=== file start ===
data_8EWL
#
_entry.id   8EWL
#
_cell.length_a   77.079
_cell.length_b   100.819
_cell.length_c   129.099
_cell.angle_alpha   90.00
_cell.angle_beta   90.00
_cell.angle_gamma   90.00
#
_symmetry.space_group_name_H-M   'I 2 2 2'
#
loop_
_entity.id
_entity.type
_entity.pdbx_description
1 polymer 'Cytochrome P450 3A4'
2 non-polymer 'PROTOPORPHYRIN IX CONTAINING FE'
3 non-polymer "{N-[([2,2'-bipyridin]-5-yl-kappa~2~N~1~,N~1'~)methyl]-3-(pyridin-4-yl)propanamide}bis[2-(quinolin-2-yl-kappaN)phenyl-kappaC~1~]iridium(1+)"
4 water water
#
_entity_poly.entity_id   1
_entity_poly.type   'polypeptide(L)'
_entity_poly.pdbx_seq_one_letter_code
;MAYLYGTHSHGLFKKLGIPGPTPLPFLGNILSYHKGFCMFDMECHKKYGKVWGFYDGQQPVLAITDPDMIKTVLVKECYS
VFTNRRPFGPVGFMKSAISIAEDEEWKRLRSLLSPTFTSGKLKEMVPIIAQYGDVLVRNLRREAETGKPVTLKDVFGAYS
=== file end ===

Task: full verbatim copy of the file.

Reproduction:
data_8EWL
#
_entry.id   8EWL
#
_cell.length_a   77.079
_cell.length_b   100.819
_cell.length_c   129.099
_cell.angle_alpha   90.00
_cell.angle_beta   90.00
_cell.angle_gamma   90.00
#
_symmetry.space_group_name_H-M   'I 2 2 2'
#
loop_
_entity.id
_entity.type
_entity.pdbx_description
1 polymer 'Cytochrome P450 3A4'
2 non-polymer 'PROTOPORPHYRIN IX CONTAINING FE'
3 non-polymer "{N-[([2,2'-bipyridin]-5-yl-kappa~2~N~1~,N~1'~)methyl]-3-(pyridin-4-yl)propanamide}bis[2-(quinolin-2-yl-kappaN)phenyl-kappaC~1~]iridium(1+)"
4 water water
#
_entity_poly.entity_id   1
_entity_poly.type   'polypeptide(L)'
_entity_poly.pdbx_seq_one_letter_code
;MAYLYGTHSHGLFKKLGIPGPTPLPFLGNILSYHKGFCMFDMECHKKYGKVWGFYDGQQPVLAITDPDMIKTVLVKECYS
VFTNRRPFGPVGFMKSAISIAEDEEWKRLRSLLSPTFTSGKLKEMVPIIAQYGDVLVRNLRREAETGKPVTLKDVFGAYS